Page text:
Why and when Never_Loop is required?


By using clippy I have to analyse some project and in that project i received clippy error (never_loop) due to following piece of code. I am confused why they used loop, whereas it always running one time (never loop).

fn me(&self) -> T {
for (i, n) in self.table.iter() {
return T::Meg {
cind: i,
cnr: (*nf).into(),
unsafe { unreachable_unchecked() }

so in above for loop entering into loop and immediately returning some value . Can anyone explain me why and when Never Loop is required ?


Well, this can actually be more concise, what type is self.table?

Because you could do something like this (If it’s a HashMap):

fn me(&self) -> T {
    let (i, n) = self.table.iter().next();
    T::Meg {
        cind: i,
        cnr: (*n).into() //Fixed a typo


  • Avoids the unsafe code
  • Uses the idiomatic implict return
  • No longer requires the use of a for loop
  • Fixes a typo
  • Keeps clippy happy

Thanks for your prompt reply. So you means that we don’t need this type of for loop, at all. Actually I was thinking that above mentioned for loop could be replaced with if else statement. But, indeed, I want to know the reason behind why they used such kind of loop ( which never be a loop !).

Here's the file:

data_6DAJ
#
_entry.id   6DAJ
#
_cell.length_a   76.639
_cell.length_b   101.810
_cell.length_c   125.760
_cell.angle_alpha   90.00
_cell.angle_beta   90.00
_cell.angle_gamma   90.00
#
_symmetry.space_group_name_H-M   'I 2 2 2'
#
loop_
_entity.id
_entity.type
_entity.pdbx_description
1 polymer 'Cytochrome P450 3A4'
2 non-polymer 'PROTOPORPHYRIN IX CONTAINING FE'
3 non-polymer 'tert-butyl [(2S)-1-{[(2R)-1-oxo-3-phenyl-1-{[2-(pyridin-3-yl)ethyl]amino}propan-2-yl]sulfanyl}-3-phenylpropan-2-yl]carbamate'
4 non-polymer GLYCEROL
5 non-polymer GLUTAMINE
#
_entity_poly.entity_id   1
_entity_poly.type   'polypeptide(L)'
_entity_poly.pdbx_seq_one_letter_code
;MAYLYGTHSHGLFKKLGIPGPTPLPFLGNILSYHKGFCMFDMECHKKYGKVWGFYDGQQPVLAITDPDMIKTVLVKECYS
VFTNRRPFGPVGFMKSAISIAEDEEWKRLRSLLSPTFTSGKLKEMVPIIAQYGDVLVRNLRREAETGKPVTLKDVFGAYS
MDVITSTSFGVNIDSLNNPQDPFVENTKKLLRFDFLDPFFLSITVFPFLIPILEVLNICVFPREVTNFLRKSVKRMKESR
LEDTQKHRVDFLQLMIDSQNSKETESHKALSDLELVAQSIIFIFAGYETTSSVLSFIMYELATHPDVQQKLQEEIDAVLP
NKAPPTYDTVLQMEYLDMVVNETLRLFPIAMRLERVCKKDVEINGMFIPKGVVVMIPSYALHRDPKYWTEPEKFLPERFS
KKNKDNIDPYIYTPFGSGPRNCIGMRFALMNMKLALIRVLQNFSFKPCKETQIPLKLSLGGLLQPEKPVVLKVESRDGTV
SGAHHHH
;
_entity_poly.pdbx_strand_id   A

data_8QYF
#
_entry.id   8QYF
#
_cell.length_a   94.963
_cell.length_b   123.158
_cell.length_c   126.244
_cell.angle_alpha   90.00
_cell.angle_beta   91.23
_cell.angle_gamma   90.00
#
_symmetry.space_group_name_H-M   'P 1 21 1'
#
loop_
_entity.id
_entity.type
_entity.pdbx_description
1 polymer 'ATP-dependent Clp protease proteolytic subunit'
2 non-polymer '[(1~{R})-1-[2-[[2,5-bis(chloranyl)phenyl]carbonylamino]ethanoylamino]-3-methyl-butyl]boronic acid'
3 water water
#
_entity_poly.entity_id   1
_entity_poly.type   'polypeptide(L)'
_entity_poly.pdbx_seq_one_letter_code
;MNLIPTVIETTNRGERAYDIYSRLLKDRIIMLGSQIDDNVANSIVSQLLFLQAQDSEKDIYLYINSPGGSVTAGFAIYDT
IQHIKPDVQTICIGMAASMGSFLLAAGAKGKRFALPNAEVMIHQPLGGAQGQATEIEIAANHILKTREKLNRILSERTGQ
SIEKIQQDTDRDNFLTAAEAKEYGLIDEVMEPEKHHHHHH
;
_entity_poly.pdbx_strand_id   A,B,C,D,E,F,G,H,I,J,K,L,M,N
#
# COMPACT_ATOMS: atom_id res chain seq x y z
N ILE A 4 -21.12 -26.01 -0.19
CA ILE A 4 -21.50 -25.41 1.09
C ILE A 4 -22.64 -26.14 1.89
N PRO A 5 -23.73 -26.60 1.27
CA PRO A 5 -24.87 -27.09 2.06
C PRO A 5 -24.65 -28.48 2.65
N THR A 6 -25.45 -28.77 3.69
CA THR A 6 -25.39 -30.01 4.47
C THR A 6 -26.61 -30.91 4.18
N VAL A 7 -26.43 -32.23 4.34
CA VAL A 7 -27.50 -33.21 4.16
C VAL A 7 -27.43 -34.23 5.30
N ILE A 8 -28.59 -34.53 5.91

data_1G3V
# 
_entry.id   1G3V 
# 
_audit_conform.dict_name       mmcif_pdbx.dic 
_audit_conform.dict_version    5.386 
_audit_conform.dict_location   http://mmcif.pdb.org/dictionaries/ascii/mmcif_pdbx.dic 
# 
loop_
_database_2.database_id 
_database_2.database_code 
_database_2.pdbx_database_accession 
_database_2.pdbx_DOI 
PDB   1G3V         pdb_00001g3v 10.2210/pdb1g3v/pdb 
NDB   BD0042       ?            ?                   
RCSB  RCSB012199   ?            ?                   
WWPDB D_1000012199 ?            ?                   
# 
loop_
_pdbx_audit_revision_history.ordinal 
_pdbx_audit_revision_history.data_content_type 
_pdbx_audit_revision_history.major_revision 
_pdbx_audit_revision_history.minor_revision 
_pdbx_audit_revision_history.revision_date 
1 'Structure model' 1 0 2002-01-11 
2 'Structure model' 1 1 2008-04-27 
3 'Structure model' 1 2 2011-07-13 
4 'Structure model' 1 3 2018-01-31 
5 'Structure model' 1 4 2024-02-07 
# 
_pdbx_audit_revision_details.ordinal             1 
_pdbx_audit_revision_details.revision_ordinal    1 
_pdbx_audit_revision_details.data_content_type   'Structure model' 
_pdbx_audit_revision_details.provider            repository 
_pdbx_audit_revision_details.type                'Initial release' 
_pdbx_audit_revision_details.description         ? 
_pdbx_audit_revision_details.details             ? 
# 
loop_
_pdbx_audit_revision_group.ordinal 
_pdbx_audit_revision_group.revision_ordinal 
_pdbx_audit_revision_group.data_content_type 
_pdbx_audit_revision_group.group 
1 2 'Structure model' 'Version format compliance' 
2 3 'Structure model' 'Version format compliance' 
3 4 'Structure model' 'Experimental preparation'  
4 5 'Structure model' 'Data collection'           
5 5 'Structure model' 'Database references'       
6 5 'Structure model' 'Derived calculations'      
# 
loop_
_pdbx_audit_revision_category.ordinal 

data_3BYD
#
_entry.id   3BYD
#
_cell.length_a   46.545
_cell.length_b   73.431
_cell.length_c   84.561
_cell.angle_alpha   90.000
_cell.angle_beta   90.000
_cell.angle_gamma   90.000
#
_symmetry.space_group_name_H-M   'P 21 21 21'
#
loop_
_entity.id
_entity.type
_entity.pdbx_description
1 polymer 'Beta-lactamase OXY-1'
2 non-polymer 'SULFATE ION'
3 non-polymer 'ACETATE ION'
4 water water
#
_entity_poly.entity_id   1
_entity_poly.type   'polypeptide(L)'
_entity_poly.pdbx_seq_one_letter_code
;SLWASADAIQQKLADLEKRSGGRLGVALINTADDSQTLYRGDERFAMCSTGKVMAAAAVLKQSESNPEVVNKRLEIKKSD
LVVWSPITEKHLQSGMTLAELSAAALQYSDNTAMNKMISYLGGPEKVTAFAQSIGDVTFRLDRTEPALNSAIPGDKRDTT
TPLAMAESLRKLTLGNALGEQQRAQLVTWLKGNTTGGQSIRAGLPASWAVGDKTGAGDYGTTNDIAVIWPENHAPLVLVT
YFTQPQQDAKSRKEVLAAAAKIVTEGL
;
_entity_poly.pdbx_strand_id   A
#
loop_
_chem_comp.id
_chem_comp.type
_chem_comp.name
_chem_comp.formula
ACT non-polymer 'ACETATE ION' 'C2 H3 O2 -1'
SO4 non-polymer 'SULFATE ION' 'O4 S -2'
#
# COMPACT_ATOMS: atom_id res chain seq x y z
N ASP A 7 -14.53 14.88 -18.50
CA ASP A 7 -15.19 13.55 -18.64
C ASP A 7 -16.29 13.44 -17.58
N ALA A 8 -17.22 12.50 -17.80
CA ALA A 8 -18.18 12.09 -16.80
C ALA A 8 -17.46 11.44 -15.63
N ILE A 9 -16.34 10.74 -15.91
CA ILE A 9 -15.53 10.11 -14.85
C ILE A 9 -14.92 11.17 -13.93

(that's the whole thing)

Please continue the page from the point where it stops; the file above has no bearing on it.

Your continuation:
Actually, I’m wrong, I forgot that Iterator::next() returns an Option<T>, so the code should actually be like this:

fn me(&self) -> T {
    if let Some((i, n)) = self.table.iter().next() {
        T::Meg {
            cind: i,
            cnr: (*n).into() 
    } else {unimplemented!()}

They might’ve used the loops for aesthetics because using the .next() method looks more complicated if you’re not aware of how loops/iterators work.


Again thanks for your time. However, at this time, I don’t need for any improvement in code. I just want to know the reason behind above mentioned for loop ! why they used such logic which seems to be never-loop. nothing else.


I’ve updated my answer to cover this.


Sorry i posted very quickly. Can you explain me why do you mean by aesthetics in this context… ?


I mean it as in code style, basically just what you want it to be, because it will probably just get optimized away at release compile time.

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